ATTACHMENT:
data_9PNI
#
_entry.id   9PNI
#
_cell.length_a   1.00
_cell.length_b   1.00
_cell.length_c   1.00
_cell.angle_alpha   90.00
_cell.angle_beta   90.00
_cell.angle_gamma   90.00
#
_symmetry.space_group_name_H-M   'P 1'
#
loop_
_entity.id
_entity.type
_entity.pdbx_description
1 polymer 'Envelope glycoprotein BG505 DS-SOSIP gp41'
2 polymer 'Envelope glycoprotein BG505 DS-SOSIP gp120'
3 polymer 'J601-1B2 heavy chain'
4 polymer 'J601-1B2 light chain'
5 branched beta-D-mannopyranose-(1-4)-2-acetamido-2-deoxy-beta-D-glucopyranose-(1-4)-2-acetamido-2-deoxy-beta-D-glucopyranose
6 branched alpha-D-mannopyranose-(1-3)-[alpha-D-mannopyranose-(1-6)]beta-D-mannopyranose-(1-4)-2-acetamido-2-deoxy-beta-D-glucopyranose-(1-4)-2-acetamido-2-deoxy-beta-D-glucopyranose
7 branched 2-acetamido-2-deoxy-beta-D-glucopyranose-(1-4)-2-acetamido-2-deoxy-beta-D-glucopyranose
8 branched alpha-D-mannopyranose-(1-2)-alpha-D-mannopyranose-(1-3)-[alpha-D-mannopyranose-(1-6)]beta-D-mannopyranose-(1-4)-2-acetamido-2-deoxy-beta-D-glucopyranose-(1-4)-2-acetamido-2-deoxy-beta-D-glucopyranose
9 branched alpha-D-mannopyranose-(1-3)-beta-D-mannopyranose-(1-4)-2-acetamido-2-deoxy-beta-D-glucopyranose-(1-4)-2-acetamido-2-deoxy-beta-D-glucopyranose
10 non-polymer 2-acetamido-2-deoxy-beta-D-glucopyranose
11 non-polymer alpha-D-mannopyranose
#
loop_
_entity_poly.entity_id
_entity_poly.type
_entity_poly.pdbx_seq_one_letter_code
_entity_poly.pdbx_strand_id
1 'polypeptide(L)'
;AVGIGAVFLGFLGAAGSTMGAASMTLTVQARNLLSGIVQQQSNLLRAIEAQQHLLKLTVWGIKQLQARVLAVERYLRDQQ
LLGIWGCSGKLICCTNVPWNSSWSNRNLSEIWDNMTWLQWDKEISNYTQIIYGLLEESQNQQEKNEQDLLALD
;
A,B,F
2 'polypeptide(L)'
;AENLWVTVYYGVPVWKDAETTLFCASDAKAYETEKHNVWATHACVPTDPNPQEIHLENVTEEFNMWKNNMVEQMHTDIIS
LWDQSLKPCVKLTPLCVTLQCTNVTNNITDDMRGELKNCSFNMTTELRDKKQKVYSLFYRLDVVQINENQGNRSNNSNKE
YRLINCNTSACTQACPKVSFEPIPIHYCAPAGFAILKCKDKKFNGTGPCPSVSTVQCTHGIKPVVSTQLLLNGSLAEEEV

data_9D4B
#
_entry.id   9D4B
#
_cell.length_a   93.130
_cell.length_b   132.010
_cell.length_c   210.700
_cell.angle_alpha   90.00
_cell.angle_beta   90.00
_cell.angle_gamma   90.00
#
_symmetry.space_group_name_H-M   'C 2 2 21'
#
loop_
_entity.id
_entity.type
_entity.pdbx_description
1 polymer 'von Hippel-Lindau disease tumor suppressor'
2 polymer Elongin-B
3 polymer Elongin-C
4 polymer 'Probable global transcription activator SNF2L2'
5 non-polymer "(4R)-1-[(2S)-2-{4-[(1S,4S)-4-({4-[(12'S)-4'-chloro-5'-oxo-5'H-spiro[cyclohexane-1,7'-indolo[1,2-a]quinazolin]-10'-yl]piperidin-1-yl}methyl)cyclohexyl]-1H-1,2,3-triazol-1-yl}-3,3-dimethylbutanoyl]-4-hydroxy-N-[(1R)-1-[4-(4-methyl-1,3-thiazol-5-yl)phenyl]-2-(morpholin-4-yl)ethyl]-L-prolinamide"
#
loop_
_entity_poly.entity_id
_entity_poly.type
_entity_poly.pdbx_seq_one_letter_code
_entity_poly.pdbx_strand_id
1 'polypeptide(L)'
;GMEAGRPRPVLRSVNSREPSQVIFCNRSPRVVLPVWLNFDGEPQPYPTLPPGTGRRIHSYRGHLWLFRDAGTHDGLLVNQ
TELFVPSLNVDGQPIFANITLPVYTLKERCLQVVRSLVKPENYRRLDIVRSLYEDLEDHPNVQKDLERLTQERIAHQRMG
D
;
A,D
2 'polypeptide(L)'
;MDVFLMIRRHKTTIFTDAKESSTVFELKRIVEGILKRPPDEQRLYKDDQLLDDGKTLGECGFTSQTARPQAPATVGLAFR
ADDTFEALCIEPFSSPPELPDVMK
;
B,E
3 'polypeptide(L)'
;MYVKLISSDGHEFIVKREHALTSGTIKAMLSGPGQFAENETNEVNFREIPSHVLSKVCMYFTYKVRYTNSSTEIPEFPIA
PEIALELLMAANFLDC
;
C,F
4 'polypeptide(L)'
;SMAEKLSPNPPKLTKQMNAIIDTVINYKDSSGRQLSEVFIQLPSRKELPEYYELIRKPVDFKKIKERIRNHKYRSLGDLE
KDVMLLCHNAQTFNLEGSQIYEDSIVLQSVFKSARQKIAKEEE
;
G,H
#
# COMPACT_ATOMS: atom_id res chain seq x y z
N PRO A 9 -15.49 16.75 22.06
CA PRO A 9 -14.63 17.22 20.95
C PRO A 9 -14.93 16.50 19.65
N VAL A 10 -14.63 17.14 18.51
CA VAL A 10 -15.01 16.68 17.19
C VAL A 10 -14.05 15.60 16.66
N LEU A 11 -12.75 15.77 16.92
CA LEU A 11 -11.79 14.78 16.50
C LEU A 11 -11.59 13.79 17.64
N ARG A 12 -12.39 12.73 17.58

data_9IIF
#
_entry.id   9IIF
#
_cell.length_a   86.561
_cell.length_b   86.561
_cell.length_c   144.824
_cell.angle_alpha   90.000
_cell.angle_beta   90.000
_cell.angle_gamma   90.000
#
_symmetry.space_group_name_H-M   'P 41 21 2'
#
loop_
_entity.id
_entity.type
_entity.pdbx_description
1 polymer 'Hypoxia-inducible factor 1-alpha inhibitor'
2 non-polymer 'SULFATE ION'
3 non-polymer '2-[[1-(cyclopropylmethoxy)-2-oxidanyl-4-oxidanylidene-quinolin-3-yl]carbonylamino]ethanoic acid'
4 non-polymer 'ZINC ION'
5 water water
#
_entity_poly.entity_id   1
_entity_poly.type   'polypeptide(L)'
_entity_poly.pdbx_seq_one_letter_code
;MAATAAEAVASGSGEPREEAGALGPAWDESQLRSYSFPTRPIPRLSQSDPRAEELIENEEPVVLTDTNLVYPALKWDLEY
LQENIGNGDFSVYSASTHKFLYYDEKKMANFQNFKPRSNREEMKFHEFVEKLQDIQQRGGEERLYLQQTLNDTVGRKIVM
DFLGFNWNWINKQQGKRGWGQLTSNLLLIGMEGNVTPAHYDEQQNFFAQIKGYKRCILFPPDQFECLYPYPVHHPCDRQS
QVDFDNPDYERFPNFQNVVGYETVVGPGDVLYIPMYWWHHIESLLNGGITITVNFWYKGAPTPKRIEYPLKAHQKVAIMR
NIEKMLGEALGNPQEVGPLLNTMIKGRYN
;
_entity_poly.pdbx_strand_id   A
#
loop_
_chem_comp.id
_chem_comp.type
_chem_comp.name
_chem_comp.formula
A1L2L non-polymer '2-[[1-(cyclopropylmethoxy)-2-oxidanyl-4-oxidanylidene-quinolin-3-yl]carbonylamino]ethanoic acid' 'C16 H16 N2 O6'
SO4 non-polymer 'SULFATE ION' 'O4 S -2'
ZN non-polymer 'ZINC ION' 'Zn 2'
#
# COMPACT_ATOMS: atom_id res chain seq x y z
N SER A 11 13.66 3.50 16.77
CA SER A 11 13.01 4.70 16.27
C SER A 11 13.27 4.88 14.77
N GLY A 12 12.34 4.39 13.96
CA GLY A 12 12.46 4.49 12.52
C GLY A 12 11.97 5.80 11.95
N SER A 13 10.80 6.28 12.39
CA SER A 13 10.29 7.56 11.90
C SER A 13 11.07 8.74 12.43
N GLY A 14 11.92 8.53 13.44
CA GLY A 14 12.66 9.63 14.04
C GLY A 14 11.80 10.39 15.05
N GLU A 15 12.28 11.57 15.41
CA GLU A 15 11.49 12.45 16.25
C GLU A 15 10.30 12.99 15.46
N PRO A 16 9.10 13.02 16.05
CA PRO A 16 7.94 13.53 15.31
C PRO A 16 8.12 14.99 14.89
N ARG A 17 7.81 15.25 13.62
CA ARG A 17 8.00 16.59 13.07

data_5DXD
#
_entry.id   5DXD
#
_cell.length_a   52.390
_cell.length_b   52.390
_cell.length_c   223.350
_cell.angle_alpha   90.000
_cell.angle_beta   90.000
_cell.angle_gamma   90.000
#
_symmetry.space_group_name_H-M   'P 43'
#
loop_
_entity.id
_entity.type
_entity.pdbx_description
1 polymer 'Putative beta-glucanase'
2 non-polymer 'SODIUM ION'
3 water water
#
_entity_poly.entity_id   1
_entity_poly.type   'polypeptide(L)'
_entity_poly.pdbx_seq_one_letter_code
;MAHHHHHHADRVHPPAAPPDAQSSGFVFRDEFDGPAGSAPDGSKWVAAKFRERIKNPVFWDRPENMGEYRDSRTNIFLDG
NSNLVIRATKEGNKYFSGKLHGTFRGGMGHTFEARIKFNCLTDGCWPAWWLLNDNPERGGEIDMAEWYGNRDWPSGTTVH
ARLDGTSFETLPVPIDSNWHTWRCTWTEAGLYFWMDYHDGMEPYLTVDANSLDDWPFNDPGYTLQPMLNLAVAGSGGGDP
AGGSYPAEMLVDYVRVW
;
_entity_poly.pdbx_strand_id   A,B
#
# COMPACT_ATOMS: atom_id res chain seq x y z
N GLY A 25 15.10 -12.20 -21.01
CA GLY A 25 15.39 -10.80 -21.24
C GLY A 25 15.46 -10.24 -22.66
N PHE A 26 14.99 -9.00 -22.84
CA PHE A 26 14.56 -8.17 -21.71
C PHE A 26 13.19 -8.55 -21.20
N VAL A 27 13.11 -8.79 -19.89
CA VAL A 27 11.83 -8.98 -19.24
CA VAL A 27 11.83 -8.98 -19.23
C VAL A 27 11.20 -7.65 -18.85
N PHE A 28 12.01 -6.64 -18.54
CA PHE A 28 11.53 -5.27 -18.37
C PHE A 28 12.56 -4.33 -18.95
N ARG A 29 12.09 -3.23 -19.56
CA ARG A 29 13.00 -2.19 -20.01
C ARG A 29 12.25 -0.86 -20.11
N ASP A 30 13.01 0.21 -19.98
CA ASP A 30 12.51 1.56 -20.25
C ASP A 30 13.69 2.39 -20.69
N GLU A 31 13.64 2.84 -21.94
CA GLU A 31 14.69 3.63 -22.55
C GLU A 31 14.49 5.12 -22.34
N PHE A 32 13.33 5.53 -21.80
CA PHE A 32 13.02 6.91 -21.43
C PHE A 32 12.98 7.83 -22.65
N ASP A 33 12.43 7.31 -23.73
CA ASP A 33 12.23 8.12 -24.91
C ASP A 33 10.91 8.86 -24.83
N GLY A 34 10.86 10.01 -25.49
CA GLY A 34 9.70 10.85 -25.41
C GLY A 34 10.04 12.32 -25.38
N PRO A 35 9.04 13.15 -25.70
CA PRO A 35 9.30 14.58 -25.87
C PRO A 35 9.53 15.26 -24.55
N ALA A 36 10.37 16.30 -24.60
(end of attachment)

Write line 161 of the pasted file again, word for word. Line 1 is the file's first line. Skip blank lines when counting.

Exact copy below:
N GLU A 15 12.28 11.57 15.41